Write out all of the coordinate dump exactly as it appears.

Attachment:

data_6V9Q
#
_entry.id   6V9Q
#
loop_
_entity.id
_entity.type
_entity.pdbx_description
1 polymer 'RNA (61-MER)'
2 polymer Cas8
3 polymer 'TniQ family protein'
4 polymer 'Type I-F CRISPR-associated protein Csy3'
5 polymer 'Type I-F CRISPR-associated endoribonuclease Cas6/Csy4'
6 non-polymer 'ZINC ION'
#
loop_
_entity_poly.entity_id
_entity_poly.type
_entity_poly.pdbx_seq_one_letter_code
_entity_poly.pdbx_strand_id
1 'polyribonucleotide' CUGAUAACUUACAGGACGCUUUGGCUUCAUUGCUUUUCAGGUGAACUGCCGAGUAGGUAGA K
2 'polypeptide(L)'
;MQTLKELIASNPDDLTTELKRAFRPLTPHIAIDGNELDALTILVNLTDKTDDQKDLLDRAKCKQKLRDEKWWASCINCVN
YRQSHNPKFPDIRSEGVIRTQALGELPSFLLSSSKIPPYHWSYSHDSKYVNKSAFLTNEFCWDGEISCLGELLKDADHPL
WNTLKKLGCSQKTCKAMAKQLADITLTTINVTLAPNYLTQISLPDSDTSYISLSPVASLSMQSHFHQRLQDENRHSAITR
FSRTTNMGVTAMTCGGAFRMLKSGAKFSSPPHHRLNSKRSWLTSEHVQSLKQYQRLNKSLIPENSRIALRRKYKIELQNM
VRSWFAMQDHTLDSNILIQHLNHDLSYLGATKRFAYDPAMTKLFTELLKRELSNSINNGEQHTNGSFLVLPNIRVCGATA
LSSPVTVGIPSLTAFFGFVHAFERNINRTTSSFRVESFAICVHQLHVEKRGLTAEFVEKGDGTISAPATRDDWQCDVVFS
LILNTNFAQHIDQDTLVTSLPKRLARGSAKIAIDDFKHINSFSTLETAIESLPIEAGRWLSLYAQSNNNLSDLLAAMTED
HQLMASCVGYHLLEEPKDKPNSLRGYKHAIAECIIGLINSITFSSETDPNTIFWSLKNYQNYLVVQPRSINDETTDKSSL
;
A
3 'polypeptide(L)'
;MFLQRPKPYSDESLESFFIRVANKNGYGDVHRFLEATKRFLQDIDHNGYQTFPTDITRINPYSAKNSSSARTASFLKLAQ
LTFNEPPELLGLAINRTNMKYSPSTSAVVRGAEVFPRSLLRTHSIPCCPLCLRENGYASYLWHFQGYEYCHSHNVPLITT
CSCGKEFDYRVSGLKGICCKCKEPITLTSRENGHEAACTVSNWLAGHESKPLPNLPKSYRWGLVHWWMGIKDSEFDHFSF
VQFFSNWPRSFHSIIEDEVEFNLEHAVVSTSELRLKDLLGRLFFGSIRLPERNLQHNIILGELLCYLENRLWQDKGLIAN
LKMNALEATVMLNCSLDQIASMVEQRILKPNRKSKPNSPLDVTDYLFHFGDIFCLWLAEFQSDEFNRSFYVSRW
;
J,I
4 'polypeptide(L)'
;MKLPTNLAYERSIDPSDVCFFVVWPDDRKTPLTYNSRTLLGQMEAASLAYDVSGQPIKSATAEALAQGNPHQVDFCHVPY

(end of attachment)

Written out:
data_6V9Q
#
_entry.id   6V9Q
#
loop_
_entity.id
_entity.type
_entity.pdbx_description
1 polymer 'RNA (61-MER)'
2 polymer Cas8
3 polymer 'TniQ family protein'
4 polymer 'Type I-F CRISPR-associated protein Csy3'
5 polymer 'Type I-F CRISPR-associated endoribonuclease Cas6/Csy4'
6 non-polymer 'ZINC ION'
#
loop_
_entity_poly.entity_id
_entity_poly.type
_entity_poly.pdbx_seq_one_letter_code
_entity_poly.pdbx_strand_id
1 'polyribonucleotide' CUGAUAACUUACAGGACGCUUUGGCUUCAUUGCUUUUCAGGUGAACUGCCGAGUAGGUAGA K
2 'polypeptide(L)'
;MQTLKELIASNPDDLTTELKRAFRPLTPHIAIDGNELDALTILVNLTDKTDDQKDLLDRAKCKQKLRDEKWWASCINCVN
YRQSHNPKFPDIRSEGVIRTQALGELPSFLLSSSKIPPYHWSYSHDSKYVNKSAFLTNEFCWDGEISCLGELLKDADHPL
WNTLKKLGCSQKTCKAMAKQLADITLTTINVTLAPNYLTQISLPDSDTSYISLSPVASLSMQSHFHQRLQDENRHSAITR
FSRTTNMGVTAMTCGGAFRMLKSGAKFSSPPHHRLNSKRSWLTSEHVQSLKQYQRLNKSLIPENSRIALRRKYKIELQNM
VRSWFAMQDHTLDSNILIQHLNHDLSYLGATKRFAYDPAMTKLFTELLKRELSNSINNGEQHTNGSFLVLPNIRVCGATA
LSSPVTVGIPSLTAFFGFVHAFERNINRTTSSFRVESFAICVHQLHVEKRGLTAEFVEKGDGTISAPATRDDWQCDVVFS
LILNTNFAQHIDQDTLVTSLPKRLARGSAKIAIDDFKHINSFSTLETAIESLPIEAGRWLSLYAQSNNNLSDLLAAMTED
HQLMASCVGYHLLEEPKDKPNSLRGYKHAIAECIIGLINSITFSSETDPNTIFWSLKNYQNYLVVQPRSINDETTDKSSL
;
A
3 'polypeptide(L)'
;MFLQRPKPYSDESLESFFIRVANKNGYGDVHRFLEATKRFLQDIDHNGYQTFPTDITRINPYSAKNSSSARTASFLKLAQ
LTFNEPPELLGLAINRTNMKYSPSTSAVVRGAEVFPRSLLRTHSIPCCPLCLRENGYASYLWHFQGYEYCHSHNVPLITT
CSCGKEFDYRVSGLKGICCKCKEPITLTSRENGHEAACTVSNWLAGHESKPLPNLPKSYRWGLVHWWMGIKDSEFDHFSF
VQFFSNWPRSFHSIIEDEVEFNLEHAVVSTSELRLKDLLGRLFFGSIRLPERNLQHNIILGELLCYLENRLWQDKGLIAN
LKMNALEATVMLNCSLDQIASMVEQRILKPNRKSKPNSPLDVTDYLFHFGDIFCLWLAEFQSDEFNRSFYVSRW
;
J,I
4 'polypeptide(L)'
;MKLPTNLAYERSIDPSDVCFFVVWPDDRKTPLTYNSRTLLGQMEAASLAYDVSGQPIKSATAEALAQGNPHQVDFCHVPY